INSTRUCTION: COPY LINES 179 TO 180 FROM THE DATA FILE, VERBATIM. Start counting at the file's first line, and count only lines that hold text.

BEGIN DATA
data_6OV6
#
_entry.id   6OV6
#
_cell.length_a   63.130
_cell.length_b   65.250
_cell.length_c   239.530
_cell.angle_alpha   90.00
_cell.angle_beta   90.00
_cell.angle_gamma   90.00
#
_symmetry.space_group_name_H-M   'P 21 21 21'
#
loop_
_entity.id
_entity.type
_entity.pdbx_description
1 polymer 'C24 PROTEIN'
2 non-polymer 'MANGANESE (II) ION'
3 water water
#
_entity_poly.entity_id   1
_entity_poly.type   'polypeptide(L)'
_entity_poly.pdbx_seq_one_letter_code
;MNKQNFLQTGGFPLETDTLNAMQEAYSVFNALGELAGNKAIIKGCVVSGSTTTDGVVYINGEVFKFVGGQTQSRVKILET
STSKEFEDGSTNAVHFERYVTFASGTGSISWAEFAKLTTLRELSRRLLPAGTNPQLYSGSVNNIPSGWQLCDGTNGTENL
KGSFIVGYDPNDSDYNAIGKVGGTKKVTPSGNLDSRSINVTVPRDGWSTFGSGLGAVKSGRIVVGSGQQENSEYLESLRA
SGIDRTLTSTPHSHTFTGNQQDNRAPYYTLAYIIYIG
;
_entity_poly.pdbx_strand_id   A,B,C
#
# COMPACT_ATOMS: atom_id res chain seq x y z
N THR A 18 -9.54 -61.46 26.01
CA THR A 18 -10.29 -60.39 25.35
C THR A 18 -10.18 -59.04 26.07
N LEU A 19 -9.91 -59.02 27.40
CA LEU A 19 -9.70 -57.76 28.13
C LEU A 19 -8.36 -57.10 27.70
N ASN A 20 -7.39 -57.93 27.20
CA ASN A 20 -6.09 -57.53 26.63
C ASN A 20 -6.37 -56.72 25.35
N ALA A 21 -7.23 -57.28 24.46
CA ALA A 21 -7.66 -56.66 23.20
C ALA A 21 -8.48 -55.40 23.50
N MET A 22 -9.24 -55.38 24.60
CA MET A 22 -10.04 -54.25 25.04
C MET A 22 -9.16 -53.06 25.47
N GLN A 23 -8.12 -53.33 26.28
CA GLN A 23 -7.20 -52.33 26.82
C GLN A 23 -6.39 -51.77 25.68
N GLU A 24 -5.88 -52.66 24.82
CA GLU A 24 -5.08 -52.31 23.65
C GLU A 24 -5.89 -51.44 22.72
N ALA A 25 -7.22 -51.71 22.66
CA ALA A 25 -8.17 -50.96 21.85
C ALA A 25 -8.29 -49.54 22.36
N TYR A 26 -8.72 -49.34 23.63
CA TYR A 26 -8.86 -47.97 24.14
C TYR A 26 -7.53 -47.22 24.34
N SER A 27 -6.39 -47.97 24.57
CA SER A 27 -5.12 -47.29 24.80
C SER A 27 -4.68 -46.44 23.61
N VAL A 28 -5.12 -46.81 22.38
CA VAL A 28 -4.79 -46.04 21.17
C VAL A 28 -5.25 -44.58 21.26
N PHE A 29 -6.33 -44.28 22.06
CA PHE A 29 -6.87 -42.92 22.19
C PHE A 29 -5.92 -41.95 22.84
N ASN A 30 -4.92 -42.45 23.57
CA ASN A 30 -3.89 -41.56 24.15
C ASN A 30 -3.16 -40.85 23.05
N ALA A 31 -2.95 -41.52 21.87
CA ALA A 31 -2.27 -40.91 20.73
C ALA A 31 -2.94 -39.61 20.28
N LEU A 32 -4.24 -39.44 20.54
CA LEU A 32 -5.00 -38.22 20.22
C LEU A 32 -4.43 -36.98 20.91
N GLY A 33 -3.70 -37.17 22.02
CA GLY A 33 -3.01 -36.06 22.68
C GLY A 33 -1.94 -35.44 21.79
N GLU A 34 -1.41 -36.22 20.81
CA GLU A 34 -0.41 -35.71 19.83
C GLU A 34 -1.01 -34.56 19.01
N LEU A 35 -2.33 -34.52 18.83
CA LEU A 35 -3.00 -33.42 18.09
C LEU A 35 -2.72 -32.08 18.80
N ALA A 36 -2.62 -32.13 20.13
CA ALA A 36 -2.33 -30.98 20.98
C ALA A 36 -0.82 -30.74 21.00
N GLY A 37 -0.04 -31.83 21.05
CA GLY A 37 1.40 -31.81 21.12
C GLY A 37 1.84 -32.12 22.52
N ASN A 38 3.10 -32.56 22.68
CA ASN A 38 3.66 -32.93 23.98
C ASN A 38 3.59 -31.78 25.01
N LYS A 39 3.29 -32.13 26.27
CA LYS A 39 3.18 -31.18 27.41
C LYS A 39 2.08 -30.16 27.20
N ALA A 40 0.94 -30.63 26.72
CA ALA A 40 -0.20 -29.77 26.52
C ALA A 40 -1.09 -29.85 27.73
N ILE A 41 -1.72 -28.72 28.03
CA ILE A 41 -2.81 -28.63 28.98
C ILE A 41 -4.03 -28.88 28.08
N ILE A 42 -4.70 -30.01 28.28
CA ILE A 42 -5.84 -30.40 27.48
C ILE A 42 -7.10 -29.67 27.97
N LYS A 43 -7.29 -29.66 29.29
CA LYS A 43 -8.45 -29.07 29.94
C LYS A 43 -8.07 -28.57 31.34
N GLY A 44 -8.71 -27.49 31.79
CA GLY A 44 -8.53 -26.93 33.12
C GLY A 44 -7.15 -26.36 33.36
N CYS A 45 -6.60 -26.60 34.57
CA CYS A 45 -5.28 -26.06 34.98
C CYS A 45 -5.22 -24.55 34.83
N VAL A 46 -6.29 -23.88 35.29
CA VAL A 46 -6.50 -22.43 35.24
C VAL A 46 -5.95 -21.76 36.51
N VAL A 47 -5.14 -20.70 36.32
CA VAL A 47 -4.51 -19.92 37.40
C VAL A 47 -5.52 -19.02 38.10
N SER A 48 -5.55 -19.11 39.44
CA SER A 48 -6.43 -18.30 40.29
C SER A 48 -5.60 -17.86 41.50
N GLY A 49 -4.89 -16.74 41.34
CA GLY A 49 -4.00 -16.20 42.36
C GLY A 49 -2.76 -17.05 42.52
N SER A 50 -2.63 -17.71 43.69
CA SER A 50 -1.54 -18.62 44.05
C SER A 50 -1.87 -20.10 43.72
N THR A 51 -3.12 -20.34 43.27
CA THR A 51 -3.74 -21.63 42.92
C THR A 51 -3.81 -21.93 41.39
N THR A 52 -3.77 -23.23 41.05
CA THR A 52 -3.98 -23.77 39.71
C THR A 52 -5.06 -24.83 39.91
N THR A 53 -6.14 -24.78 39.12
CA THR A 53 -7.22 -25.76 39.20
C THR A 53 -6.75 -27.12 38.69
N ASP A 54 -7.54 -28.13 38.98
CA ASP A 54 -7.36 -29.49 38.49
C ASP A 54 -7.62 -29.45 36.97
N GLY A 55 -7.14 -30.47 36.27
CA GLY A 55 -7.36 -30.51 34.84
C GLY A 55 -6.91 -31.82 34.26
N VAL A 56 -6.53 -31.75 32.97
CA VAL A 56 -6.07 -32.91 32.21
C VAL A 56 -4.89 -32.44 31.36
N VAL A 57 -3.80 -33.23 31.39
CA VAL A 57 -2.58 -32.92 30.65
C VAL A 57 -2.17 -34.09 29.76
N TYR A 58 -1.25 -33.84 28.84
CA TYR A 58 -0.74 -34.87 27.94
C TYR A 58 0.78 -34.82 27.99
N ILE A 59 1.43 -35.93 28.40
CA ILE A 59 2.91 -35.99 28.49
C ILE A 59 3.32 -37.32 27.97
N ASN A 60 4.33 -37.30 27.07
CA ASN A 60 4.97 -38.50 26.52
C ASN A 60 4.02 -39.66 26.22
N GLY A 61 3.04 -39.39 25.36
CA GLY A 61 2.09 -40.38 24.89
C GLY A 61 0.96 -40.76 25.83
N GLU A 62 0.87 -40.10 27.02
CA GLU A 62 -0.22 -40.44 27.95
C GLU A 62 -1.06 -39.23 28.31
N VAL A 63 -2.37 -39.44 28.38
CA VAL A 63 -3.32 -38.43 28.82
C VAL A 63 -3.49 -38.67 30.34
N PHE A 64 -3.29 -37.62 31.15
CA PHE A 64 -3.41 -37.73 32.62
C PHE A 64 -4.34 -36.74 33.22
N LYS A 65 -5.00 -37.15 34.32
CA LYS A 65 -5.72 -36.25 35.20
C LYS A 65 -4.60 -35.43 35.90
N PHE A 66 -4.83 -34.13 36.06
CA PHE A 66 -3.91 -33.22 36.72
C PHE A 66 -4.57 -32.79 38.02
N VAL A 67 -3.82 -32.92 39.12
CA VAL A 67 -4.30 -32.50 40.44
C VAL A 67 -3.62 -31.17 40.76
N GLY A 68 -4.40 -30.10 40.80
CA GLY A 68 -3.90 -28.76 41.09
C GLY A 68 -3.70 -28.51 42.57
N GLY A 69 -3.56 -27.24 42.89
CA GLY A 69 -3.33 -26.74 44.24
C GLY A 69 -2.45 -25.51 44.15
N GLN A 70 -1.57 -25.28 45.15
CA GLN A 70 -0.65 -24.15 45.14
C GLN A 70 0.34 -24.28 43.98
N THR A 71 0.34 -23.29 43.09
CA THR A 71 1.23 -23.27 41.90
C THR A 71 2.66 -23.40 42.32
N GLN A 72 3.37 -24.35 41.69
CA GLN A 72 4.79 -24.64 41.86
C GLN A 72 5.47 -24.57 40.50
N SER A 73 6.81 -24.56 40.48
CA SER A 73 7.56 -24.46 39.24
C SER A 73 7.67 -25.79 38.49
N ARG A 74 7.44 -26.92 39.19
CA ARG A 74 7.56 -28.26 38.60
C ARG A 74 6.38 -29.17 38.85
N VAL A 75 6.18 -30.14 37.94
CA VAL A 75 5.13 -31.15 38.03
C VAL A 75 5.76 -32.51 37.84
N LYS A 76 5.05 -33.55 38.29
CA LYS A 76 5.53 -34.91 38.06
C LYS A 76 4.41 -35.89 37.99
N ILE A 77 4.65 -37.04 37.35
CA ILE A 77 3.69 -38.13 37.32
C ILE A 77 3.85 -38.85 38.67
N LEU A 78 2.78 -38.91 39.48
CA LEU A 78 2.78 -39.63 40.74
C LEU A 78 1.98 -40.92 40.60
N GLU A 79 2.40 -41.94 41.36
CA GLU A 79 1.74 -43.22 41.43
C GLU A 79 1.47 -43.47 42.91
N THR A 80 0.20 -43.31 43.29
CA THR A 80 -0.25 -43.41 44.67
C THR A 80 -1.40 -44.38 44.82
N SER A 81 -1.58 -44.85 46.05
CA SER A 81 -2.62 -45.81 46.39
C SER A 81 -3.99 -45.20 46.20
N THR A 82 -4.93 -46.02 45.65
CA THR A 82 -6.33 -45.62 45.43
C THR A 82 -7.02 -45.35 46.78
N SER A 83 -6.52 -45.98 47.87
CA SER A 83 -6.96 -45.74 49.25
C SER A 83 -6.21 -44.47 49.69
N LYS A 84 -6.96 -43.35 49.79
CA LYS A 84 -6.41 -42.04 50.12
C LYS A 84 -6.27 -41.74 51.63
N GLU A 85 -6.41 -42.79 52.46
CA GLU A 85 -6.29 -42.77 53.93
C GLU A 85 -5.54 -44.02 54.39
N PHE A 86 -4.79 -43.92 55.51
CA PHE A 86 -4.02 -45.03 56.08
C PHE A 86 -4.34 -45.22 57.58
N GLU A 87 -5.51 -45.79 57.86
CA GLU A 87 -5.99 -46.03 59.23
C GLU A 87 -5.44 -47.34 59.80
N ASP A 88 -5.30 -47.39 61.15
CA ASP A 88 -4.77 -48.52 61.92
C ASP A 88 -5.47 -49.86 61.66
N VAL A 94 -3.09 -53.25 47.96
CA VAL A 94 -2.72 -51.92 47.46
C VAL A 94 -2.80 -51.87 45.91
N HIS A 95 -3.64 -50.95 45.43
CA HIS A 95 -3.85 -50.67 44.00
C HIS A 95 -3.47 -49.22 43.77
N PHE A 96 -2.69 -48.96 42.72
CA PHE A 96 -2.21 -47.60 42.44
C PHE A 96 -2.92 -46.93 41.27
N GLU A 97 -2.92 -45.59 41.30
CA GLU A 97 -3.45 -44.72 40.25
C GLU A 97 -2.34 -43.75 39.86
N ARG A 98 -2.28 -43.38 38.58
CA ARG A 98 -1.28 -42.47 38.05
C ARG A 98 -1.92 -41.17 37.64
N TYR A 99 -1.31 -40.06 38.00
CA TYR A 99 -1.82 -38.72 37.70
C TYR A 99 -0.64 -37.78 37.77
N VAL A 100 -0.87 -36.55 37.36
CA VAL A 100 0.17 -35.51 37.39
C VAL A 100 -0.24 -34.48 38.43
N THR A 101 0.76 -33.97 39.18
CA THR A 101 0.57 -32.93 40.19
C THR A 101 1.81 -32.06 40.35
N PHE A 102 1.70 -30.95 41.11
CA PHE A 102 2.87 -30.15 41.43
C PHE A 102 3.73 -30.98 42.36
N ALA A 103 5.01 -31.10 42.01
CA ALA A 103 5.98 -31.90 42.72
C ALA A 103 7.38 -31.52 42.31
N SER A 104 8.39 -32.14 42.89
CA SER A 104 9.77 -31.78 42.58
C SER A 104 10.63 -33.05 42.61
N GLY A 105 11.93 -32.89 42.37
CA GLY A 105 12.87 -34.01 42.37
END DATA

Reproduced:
C PHE A 66 -4.57 -32.79 38.02
N VAL A 67 -3.82 -32.92 39.12